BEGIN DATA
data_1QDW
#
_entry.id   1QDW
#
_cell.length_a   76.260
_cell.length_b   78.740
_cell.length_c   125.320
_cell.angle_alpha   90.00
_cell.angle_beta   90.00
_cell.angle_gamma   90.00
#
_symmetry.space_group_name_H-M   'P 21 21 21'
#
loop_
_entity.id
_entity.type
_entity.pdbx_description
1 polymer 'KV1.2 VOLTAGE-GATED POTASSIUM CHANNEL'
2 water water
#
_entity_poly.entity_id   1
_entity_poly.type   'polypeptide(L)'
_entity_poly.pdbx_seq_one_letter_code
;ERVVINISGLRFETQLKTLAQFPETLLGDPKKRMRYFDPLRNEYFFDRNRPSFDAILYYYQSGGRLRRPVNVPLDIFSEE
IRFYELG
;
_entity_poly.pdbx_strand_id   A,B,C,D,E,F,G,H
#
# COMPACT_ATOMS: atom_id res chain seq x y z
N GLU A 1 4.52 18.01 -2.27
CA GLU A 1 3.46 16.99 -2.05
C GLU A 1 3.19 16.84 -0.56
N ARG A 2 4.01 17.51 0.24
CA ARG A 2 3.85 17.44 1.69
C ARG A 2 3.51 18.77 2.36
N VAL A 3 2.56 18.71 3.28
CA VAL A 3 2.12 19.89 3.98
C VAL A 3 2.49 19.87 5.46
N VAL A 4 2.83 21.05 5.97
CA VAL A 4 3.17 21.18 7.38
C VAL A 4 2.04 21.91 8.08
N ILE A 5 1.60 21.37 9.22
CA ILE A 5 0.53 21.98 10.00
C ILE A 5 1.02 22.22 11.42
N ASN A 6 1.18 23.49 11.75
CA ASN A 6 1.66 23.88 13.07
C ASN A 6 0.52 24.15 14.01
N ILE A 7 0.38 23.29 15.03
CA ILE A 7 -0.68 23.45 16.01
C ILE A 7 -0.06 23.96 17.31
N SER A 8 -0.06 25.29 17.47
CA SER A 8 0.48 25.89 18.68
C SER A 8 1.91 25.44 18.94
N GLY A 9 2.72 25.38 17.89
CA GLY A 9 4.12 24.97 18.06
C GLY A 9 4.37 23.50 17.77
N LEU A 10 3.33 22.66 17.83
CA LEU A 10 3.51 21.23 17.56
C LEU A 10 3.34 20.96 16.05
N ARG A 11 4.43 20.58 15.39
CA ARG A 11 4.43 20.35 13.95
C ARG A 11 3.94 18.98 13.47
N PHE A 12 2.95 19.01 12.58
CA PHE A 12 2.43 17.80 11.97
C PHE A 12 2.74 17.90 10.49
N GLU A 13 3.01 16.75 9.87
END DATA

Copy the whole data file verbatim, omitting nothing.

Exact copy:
data_1QDW
#
_entry.id   1QDW
#
_cell.length_a   76.260
_cell.length_b   78.740
_cell.length_c   125.320
_cell.angle_alpha   90.00
_cell.angle_beta   90.00
_cell.angle_gamma   90.00
#
_symmetry.space_group_name_H-M   'P 21 21 21'
#
loop_
_entity.id
_entity.type
_entity.pdbx_description
1 polymer 'KV1.2 VOLTAGE-GATED POTASSIUM CHANNEL'
2 water water
#
_entity_poly.entity_id   1
_entity_poly.type   'polypeptide(L)'
_entity_poly.pdbx_seq_one_letter_code
;ERVVINISGLRFETQLKTLAQFPETLLGDPKKRMRYFDPLRNEYFFDRNRPSFDAILYYYQSGGRLRRPVNVPLDIFSEE
IRFYELG
;
_entity_poly.pdbx_strand_id   A,B,C,D,E,F,G,H
#
# COMPACT_ATOMS: atom_id res chain seq x y z
N GLU A 1 4.52 18.01 -2.27
CA GLU A 1 3.46 16.99 -2.05
C GLU A 1 3.19 16.84 -0.56
N ARG A 2 4.01 17.51 0.24
CA ARG A 2 3.85 17.44 1.69
C ARG A 2 3.51 18.77 2.36
N VAL A 3 2.56 18.71 3.28
CA VAL A 3 2.12 19.89 3.98
C VAL A 3 2.49 19.87 5.46
N VAL A 4 2.83 21.05 5.97
CA VAL A 4 3.17 21.18 7.38
C VAL A 4 2.04 21.91 8.08
N ILE A 5 1.60 21.37 9.22
CA ILE A 5 0.53 21.98 10.00
C ILE A 5 1.02 22.22 11.42
N ASN A 6 1.18 23.49 11.75
CA ASN A 6 1.66 23.88 13.07
C ASN A 6 0.52 24.15 14.01
N ILE A 7 0.38 23.29 15.03
CA ILE A 7 -0.68 23.45 16.01
C ILE A 7 -0.06 23.96 17.31
N SER A 8 -0.06 25.29 17.47
CA SER A 8 0.48 25.89 18.68
C SER A 8 1.91 25.44 18.94
N GLY A 9 2.72 25.38 17.89
CA GLY A 9 4.12 24.97 18.06
C GLY A 9 4.37 23.50 17.77
N LEU A 10 3.33 22.66 17.83
CA LEU A 10 3.51 21.23 17.56
C LEU A 10 3.34 20.96 16.05
N ARG A 11 4.43 20.58 15.39
CA ARG A 11 4.43 20.35 13.95
C ARG A 11 3.94 18.98 13.47
N PHE A 12 2.95 19.01 12.58
CA PHE A 12 2.43 17.80 11.97
C PHE A 12 2.74 17.90 10.49
N GLU A 13 3.01 16.75 9.87